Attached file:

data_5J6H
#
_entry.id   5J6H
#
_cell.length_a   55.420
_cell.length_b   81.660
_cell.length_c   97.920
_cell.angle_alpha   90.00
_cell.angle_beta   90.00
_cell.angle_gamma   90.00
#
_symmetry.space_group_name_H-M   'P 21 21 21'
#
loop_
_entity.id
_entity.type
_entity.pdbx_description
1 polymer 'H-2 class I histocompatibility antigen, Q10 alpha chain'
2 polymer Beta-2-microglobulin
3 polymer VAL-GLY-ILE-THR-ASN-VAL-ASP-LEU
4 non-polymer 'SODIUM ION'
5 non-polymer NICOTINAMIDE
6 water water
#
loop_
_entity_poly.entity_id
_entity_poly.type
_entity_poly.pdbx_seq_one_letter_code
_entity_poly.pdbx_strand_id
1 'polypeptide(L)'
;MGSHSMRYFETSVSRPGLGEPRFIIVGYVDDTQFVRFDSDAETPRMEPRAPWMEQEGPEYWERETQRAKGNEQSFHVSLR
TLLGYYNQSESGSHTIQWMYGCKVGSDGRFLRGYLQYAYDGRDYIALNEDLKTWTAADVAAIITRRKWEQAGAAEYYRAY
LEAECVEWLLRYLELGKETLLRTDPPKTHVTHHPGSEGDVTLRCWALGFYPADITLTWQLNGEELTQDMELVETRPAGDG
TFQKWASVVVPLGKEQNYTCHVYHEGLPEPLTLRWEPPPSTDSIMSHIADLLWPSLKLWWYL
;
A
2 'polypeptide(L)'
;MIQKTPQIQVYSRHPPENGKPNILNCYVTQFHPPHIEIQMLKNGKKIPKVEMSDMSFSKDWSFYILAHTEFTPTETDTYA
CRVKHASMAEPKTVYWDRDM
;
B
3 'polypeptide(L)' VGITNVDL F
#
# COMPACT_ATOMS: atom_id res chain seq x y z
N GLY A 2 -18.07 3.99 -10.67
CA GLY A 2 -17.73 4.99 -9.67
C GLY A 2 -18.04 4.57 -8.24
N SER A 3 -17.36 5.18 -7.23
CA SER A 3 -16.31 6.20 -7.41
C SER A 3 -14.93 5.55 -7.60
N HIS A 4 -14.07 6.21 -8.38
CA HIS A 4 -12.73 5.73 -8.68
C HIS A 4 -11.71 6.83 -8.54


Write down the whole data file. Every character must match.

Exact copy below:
data_5J6H
#
_entry.id   5J6H
#
_cell.length_a   55.420
_cell.length_b   81.660
_cell.length_c   97.920
_cell.angle_alpha   90.00
_cell.angle_beta   90.00
_cell.angle_gamma   90.00
#
_symmetry.space_group_name_H-M   'P 21 21 21'
#
loop_
_entity.id
_entity.type
_entity.pdbx_description
1 polymer 'H-2 class I histocompatibility antigen, Q10 alpha chain'
2 polymer Beta-2-microglobulin
3 polymer VAL-GLY-ILE-THR-ASN-VAL-ASP-LEU
4 non-polymer 'SODIUM ION'
5 non-polymer NICOTINAMIDE
6 water water
#
loop_
_entity_poly.entity_id
_entity_poly.type
_entity_poly.pdbx_seq_one_letter_code
_entity_poly.pdbx_strand_id
1 'polypeptide(L)'
;MGSHSMRYFETSVSRPGLGEPRFIIVGYVDDTQFVRFDSDAETPRMEPRAPWMEQEGPEYWERETQRAKGNEQSFHVSLR
TLLGYYNQSESGSHTIQWMYGCKVGSDGRFLRGYLQYAYDGRDYIALNEDLKTWTAADVAAIITRRKWEQAGAAEYYRAY
LEAECVEWLLRYLELGKETLLRTDPPKTHVTHHPGSEGDVTLRCWALGFYPADITLTWQLNGEELTQDMELVETRPAGDG
TFQKWASVVVPLGKEQNYTCHVYHEGLPEPLTLRWEPPPSTDSIMSHIADLLWPSLKLWWYL
;
A
2 'polypeptide(L)'
;MIQKTPQIQVYSRHPPENGKPNILNCYVTQFHPPHIEIQMLKNGKKIPKVEMSDMSFSKDWSFYILAHTEFTPTETDTYA
CRVKHASMAEPKTVYWDRDM
;
B
3 'polypeptide(L)' VGITNVDL F
#
# COMPACT_ATOMS: atom_id res chain seq x y z
N GLY A 2 -18.07 3.99 -10.67
CA GLY A 2 -17.73 4.99 -9.67
C GLY A 2 -18.04 4.57 -8.24
N SER A 3 -17.36 5.18 -7.23
CA SER A 3 -16.31 6.20 -7.41
C SER A 3 -14.93 5.55 -7.60
N HIS A 4 -14.07 6.21 -8.38
CA HIS A 4 -12.73 5.73 -8.68
C HIS A 4 -11.71 6.83 -8.54